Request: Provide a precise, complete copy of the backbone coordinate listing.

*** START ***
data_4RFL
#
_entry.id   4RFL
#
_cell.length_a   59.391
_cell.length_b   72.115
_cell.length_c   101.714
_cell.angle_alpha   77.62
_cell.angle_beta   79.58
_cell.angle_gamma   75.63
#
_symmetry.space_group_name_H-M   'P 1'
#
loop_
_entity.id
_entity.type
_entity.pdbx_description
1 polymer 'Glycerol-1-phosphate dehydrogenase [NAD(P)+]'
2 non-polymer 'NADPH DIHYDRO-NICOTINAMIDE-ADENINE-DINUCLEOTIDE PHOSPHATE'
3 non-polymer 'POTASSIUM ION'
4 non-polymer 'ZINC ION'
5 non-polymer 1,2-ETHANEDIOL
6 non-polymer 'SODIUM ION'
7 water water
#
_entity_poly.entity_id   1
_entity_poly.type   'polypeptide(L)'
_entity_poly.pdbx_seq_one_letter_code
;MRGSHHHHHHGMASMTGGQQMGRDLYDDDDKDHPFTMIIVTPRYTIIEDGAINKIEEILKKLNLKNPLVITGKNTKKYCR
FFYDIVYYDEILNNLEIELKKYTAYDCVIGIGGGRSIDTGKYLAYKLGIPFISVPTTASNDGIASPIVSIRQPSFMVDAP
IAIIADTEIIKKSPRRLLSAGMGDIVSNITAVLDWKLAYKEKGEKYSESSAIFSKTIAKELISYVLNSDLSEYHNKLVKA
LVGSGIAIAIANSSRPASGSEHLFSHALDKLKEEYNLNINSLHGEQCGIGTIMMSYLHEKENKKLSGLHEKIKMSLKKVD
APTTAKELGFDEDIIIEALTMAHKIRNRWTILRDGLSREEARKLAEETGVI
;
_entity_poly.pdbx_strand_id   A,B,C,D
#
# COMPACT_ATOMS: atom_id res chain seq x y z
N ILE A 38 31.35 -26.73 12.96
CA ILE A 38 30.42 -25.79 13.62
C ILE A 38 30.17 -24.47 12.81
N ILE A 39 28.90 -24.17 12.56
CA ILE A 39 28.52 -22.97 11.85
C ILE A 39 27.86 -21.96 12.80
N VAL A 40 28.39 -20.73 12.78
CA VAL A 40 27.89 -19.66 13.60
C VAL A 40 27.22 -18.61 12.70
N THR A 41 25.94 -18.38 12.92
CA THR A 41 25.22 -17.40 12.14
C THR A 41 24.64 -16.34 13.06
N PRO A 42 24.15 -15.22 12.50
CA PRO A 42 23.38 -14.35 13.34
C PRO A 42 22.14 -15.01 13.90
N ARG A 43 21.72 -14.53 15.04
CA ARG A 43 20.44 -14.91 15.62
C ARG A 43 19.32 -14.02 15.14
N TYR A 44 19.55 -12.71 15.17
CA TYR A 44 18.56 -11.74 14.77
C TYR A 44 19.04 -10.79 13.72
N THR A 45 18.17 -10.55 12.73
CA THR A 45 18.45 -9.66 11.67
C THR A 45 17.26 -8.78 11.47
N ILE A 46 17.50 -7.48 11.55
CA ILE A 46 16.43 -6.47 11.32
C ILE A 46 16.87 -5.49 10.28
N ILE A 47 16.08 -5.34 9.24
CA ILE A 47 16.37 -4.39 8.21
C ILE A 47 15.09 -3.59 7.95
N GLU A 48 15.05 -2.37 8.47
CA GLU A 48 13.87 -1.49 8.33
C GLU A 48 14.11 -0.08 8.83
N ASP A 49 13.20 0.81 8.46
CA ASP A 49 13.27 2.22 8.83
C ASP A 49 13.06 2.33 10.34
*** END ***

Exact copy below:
data_4RFL
#
_entry.id   4RFL
#
_cell.length_a   59.391
_cell.length_b   72.115
_cell.length_c   101.714
_cell.angle_alpha   77.62
_cell.angle_beta   79.58
_cell.angle_gamma   75.63
#
_symmetry.space_group_name_H-M   'P 1'
#
loop_
_entity.id
_entity.type
_entity.pdbx_description
1 polymer 'Glycerol-1-phosphate dehydrogenase [NAD(P)+]'
2 non-polymer 'NADPH DIHYDRO-NICOTINAMIDE-ADENINE-DINUCLEOTIDE PHOSPHATE'
3 non-polymer 'POTASSIUM ION'
4 non-polymer 'ZINC ION'
5 non-polymer 1,2-ETHANEDIOL
6 non-polymer 'SODIUM ION'
7 water water
#
_entity_poly.entity_id   1
_entity_poly.type   'polypeptide(L)'
_entity_poly.pdbx_seq_one_letter_code
;MRGSHHHHHHGMASMTGGQQMGRDLYDDDDKDHPFTMIIVTPRYTIIEDGAINKIEEILKKLNLKNPLVITGKNTKKYCR
FFYDIVYYDEILNNLEIELKKYTAYDCVIGIGGGRSIDTGKYLAYKLGIPFISVPTTASNDGIASPIVSIRQPSFMVDAP
IAIIADTEIIKKSPRRLLSAGMGDIVSNITAVLDWKLAYKEKGEKYSESSAIFSKTIAKELISYVLNSDLSEYHNKLVKA
LVGSGIAIAIANSSRPASGSEHLFSHALDKLKEEYNLNINSLHGEQCGIGTIMMSYLHEKENKKLSGLHEKIKMSLKKVD
APTTAKELGFDEDIIIEALTMAHKIRNRWTILRDGLSREEARKLAEETGVI
;
_entity_poly.pdbx_strand_id   A,B,C,D
#
# COMPACT_ATOMS: atom_id res chain seq x y z
N ILE A 38 31.35 -26.73 12.96
CA ILE A 38 30.42 -25.79 13.62
C ILE A 38 30.17 -24.47 12.81
N ILE A 39 28.90 -24.17 12.56
CA ILE A 39 28.52 -22.97 11.85
C ILE A 39 27.86 -21.96 12.80
N VAL A 40 28.39 -20.73 12.78
CA VAL A 40 27.89 -19.66 13.60
C VAL A 40 27.22 -18.61 12.70
N THR A 41 25.94 -18.38 12.92
CA THR A 41 25.22 -17.40 12.14
C THR A 41 24.64 -16.34 13.06
N PRO A 42 24.15 -15.22 12.50
CA PRO A 42 23.38 -14.35 13.34
C PRO A 42 22.14 -15.01 13.90
N ARG A 43 21.72 -14.53 15.04
CA ARG A 43 20.44 -14.91 15.62
C ARG A 43 19.32 -14.02 15.14
N TYR A 44 19.55 -12.71 15.17
CA TYR A 44 18.56 -11.74 14.77
C TYR A 44 19.04 -10.79 13.72
N THR A 45 18.17 -10.55 12.73
CA THR A 45 18.45 -9.66 11.67
C THR A 45 17.26 -8.78 11.47
N ILE A 46 17.50 -7.48 11.55
CA ILE A 46 16.43 -6.47 11.32
C ILE A 46 16.87 -5.49 10.28
N ILE A 47 16.08 -5.34 9.24
CA ILE A 47 16.37 -4.39 8.21
C ILE A 47 15.09 -3.59 7.95
N GLU A 48 15.05 -2.37 8.47
CA GLU A 48 13.87 -1.49 8.33
C GLU A 48 14.11 -0.08 8.83
N ASP A 49 13.20 0.81 8.46
CA ASP A 49 13.27 2.22 8.83
C ASP A 49 13.06 2.33 10.34